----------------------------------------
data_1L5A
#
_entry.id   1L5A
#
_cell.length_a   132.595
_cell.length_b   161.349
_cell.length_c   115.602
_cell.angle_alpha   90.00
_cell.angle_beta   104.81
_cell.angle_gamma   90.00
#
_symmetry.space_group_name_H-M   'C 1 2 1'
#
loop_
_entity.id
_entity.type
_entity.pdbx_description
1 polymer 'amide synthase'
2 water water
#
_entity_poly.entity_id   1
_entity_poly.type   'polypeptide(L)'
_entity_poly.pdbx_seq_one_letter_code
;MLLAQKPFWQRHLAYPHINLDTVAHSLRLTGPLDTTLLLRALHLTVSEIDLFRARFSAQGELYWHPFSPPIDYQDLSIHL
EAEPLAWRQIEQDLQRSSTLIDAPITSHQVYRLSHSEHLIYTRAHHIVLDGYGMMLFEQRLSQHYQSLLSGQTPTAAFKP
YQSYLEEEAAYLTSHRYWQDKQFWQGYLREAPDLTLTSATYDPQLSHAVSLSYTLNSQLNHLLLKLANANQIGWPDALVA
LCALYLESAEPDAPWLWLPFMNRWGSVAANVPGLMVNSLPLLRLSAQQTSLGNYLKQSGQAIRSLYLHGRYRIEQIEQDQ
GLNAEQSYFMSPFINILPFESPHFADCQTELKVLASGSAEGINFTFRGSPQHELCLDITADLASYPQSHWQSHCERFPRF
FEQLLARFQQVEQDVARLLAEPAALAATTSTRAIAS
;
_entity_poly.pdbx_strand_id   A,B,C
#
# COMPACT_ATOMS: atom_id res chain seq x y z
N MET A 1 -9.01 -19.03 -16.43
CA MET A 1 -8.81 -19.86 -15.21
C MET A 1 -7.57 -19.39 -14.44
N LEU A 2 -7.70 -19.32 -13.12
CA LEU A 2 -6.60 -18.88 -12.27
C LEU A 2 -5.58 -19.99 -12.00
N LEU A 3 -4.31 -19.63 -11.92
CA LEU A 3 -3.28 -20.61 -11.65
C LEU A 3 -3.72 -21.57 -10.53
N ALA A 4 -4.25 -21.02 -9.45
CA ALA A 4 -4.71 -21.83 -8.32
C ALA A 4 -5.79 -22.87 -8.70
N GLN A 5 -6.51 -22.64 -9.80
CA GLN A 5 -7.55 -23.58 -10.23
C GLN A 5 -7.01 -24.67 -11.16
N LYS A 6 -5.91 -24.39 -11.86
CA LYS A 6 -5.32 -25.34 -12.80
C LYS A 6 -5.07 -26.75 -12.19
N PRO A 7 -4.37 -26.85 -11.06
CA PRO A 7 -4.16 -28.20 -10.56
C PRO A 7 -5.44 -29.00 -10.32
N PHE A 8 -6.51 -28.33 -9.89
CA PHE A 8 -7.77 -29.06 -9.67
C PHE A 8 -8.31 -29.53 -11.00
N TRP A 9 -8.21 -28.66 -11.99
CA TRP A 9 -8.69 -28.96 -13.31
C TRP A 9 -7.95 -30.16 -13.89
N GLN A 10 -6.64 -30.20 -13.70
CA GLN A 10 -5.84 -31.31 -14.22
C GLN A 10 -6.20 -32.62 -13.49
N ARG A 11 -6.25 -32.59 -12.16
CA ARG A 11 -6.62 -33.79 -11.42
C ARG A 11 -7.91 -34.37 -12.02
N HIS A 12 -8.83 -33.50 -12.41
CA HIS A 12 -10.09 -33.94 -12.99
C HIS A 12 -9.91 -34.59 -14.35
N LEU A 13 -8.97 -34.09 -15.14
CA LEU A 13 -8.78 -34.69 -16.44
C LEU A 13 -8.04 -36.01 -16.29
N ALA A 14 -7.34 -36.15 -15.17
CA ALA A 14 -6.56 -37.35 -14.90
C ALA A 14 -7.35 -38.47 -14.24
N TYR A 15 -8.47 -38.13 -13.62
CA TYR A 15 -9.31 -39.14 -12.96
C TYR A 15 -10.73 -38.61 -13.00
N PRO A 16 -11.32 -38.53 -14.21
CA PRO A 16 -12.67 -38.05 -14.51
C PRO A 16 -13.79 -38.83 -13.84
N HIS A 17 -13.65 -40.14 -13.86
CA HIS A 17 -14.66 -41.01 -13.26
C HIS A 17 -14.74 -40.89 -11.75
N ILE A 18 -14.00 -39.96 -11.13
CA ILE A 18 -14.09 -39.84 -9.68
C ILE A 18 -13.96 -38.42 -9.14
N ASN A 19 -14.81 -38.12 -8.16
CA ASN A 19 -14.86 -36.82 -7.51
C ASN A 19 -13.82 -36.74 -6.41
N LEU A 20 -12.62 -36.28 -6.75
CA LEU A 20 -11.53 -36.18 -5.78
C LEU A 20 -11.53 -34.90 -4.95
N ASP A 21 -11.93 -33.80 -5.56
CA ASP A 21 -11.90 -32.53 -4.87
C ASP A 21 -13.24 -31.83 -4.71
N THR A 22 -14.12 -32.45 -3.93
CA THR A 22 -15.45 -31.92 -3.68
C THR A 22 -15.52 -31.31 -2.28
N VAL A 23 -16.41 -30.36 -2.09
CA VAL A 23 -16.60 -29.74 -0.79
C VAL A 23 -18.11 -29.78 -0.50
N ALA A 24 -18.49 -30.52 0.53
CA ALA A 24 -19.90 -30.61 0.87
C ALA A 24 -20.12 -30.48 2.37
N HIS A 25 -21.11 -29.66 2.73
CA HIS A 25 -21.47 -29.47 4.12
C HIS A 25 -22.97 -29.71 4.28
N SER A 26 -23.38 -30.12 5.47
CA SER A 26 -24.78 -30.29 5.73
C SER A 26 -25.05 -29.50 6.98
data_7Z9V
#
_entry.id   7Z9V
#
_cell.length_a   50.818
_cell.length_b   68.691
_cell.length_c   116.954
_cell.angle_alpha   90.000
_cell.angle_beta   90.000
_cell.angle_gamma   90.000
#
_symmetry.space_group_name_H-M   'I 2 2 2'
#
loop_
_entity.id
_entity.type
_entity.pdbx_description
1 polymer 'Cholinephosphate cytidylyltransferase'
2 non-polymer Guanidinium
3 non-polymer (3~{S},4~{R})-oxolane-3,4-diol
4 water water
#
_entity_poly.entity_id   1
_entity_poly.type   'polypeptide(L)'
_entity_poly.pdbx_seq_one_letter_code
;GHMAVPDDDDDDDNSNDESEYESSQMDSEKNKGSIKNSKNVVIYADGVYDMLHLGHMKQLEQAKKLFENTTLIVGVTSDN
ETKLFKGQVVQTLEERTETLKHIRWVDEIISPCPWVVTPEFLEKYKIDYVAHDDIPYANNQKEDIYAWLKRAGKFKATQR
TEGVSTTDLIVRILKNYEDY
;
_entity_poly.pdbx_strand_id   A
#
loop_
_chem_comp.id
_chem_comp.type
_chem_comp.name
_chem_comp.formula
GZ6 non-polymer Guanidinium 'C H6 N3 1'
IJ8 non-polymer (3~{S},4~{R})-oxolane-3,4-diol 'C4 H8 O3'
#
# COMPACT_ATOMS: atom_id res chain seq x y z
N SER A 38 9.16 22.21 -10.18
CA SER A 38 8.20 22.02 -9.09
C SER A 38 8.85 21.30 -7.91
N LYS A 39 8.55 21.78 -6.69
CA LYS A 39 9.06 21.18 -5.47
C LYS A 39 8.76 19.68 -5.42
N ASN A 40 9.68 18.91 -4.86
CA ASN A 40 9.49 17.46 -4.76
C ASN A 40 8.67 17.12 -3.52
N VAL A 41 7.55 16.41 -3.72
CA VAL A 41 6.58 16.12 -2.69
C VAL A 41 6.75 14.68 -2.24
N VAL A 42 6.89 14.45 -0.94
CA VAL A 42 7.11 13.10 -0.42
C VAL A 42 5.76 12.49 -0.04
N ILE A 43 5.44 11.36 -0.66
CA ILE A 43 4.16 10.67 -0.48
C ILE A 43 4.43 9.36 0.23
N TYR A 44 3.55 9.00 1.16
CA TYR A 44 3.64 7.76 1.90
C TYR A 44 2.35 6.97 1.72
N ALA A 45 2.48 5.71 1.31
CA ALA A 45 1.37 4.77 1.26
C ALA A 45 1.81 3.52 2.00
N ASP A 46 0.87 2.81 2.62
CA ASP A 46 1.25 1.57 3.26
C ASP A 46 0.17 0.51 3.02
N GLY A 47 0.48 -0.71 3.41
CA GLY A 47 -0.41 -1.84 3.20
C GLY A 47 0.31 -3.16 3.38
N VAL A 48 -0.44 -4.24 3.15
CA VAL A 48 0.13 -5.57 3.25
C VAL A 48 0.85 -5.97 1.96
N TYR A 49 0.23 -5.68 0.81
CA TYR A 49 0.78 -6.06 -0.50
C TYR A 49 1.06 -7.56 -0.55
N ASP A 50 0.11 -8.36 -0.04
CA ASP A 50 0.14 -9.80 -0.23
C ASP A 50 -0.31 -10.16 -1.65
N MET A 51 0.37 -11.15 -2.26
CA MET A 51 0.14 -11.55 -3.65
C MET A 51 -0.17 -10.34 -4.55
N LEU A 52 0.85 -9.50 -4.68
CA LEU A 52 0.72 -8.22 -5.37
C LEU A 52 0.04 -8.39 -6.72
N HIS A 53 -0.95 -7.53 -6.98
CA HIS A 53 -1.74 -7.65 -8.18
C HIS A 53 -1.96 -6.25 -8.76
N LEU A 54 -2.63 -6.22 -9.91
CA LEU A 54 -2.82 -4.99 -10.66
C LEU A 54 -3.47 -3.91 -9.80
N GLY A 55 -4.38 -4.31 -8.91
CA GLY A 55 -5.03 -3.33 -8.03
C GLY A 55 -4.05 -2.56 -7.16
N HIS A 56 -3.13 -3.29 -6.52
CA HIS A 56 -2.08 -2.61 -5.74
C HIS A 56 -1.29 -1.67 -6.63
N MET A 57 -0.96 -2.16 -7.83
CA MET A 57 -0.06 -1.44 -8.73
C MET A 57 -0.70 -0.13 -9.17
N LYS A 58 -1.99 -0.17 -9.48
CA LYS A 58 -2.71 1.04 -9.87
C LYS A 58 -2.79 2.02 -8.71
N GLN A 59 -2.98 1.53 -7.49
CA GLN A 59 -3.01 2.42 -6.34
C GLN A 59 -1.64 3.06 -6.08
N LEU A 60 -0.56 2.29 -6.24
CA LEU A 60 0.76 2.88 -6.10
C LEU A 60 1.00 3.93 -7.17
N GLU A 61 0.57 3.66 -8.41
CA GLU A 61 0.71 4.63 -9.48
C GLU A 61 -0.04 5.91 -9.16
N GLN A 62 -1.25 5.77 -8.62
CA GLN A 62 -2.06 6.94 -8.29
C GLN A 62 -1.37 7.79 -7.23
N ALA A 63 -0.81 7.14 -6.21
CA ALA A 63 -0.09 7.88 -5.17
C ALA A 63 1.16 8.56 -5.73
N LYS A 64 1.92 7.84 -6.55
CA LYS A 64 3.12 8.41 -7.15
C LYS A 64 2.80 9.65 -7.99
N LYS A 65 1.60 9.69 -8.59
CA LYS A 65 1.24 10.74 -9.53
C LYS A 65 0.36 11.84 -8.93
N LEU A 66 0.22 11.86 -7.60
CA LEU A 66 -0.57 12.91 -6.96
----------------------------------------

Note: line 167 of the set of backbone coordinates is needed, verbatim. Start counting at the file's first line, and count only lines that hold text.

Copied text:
N ILE A 43 5.44 11.36 -0.66